As a keen (but by no means expert) tabletop player I thought I'd use this as a platform to try and turn the unfamiliar onto gaming, to help those at a similar level as me navigate through the incredible amount of choice available and to give those higher level hardcore gamers someone to bully over their mis-understanding of rules. These recommendations will be broken down into the following sections:

Overview

This section will cover some of the key objectives, basic rules and the story and/or mythology that surrounds the game. It should give you a good idea of the genre you are going to immerse yourself in and what kinds of general activities you'll be getting up to.

Table Play

This section is concerned with what is happening in front of you. What pieces do you need to move? How many cards will you need in front of you? Do you roll dice?

Above the Table

While your hands are busy with the above you may need to keep your eye on the person next to you. Most games will ask you to either co-operate and strategise as a team or to screw over other players to win. Basically, this section will try to determine whether the game will end in an argument.

Craft

One of the big draws of these games is what you get in the box. This section will talk about art, tactile materials and figures.

Experience Level

As fun as some of these games can be some of them can take a little while to get the hang of. This section should help determine whether you're ready to play or whether you might need to work up to it.

Overall

A summary that alongside my final recommendation will mention price, availability and expansions.


As always comments, corrections, counter-points and recommendations are always welcome in the sections below. Good gaming!

Sunday, 13 March 2016

OSS 117: Lost in Rio (Michel Hazanavicius, 2009)


Of the all the things to get lost in translation comedy is possibly the most common. A change of language can alter rhythm and delivery while obscure cultural references can render moments devoid of context. As such, taking a punt on a full-on French comedy is a little less sure-fire than that of another genre. Thankfully, this is not something I'll worry about in the future as OSS 117: Lost in Rio is an all-timer.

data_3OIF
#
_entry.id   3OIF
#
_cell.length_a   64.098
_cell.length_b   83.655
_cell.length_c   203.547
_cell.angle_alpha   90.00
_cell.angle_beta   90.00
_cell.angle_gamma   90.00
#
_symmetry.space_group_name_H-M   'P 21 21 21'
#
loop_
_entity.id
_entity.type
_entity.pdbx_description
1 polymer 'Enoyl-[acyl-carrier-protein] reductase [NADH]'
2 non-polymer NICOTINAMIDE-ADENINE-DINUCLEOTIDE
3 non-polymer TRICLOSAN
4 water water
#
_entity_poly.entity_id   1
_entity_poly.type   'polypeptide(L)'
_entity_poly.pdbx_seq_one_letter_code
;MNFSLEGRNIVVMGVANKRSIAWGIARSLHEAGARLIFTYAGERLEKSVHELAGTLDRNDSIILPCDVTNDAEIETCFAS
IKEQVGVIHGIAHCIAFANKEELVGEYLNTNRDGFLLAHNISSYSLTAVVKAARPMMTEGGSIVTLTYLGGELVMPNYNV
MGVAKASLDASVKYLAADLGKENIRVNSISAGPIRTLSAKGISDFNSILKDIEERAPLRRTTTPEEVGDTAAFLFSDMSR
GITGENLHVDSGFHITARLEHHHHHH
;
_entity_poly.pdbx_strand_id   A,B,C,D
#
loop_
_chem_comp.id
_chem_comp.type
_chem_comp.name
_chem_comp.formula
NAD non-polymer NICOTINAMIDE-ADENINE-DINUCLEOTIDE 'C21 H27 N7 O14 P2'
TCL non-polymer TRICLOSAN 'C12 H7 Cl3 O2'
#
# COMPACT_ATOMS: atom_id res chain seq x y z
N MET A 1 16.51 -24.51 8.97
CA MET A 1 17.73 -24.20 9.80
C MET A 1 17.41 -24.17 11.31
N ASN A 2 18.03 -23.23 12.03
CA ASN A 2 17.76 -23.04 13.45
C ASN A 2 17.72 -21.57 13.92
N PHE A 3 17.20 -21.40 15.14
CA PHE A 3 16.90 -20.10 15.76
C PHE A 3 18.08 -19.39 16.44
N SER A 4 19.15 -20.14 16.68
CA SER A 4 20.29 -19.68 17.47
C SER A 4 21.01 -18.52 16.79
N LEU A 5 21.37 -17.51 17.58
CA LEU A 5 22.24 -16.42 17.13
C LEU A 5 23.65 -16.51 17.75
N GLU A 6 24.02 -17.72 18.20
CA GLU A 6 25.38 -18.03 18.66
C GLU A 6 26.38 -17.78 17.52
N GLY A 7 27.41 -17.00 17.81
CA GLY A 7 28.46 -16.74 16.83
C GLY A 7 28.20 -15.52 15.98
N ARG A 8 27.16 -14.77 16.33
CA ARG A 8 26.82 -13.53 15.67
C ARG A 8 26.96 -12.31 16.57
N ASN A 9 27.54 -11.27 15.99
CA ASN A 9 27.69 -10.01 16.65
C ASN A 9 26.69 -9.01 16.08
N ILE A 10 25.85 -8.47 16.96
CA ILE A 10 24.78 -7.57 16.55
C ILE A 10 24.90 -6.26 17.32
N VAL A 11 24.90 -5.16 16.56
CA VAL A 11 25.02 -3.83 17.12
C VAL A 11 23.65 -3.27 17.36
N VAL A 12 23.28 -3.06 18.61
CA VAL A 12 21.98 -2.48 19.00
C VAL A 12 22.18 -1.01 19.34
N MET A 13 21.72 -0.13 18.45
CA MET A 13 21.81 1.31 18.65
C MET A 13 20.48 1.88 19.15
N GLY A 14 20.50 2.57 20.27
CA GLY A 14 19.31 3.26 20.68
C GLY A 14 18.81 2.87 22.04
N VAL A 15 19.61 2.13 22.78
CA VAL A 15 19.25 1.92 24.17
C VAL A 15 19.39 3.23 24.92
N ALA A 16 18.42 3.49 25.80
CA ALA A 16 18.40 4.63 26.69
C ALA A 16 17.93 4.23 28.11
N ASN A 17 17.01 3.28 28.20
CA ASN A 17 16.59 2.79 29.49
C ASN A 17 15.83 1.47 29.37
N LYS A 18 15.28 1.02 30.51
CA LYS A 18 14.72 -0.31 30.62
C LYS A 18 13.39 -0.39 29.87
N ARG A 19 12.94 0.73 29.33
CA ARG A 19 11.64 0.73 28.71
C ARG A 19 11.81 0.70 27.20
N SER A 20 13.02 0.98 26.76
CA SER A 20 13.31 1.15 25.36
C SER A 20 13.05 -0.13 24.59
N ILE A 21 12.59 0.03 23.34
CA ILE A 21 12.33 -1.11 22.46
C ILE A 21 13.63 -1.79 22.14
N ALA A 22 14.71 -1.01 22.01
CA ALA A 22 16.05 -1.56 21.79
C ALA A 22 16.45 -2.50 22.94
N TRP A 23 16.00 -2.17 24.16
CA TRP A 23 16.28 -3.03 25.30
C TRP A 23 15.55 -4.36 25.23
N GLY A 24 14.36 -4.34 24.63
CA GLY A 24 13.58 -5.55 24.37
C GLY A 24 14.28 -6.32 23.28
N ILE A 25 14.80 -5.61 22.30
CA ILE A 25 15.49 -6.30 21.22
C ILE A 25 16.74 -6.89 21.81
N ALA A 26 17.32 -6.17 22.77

The sequel to the 2006 Cairo, Nest of Spies, Lost in Rio is a sixties spy spoof that sees Jean Dujardin's OSS 117 track down stolen microfilms from a Nazi agent. OSS 117 is not unlike Ron Burgandy; a brash, vein and borderline racist alpha male at odds with a changing world. This, alongside the sixties spy setting might start to conjure Austin Powers-like imagery but unlike its English speaking peers this movie is a little more measured.

Rather than throw up a load of sixties spy tropes because they are antiquated or nostalgic, Lost in Rio works very hard to create an authentic sixties spy film. The fashions, cinematography, film stock and music are not used as the subject of amusement but are instead used to create humour. There are a couple gags constructed and delivered via use of split screen, for instance, showing us there are smarts behinds the decision to use this technique rather than asking us to laugh at the technique itself.



Even the style of humour isn't too dissimilar from the wry self awareness of the '66 Batman or Flint movies. What it is able to do is bolster that wryness with some ever-so-slightly racier sex references while using hindsight to throw a more contemporary perspective on race, gender and social trends. A good example of this is the scene where OSS 117, every bit the conservative Connery-esque spy, sits around a campfire trying to convince a hippy commune they've got it all wrong before suddenly tripping balls on LSD and finding himself deep in the midst of an orgy. None of this is particularly anachronistic, yet it merely allows the inclusion of a social dialogue already present in that era in a film that would have never gone to those places.


If you're not already aware Dujardin is nothing short of brilliant. Not only does he fit the sixties super-spy model perfectly he is willing and able to expose and draw humour from the character's problematic ideologies. Able to play over the top in downbeat moments (such as trying to convince a gathering of Nazi's to love their fellow man while dressed as Robin Hood) and deadpan in silly moments (like trying to gut and cook a giant crocodile to prove a point). Dujardin can switch from genuinely cool to absurd, charming to charmless and sometimes even do them both at the same time.



And this is how I feel about the film itself. It is a movie that has its cake and eats it over and over. It works as both an earnest post-war spy adventure and post-modern comedy. The movie's finale, a standoff on the arms of the Christ the Redeemer statue, is expensive and spectacular while remaining delightfully silly. So perfectly judged was this film it had me in the palm of its hand. So much so a throwaway gag where OSS 117 takes a poorly composed selfie got the biggest laugh out of me despite being a joke I'm sure most people won't even register.


This is a movie that hasn't become culturally relevant simply because it was made in a non-English speaking country. So let me assure you it is safe to put all those doubts aside. This is a movie that will compete with, and in many cases best, most mainstream US and UK comedy movies. Lost in Rio has shot up on my list of favourite comedies and its predecessor, Cairo, Nest of Spies, has shot to my list of must see movies. It's a delight, check it out now!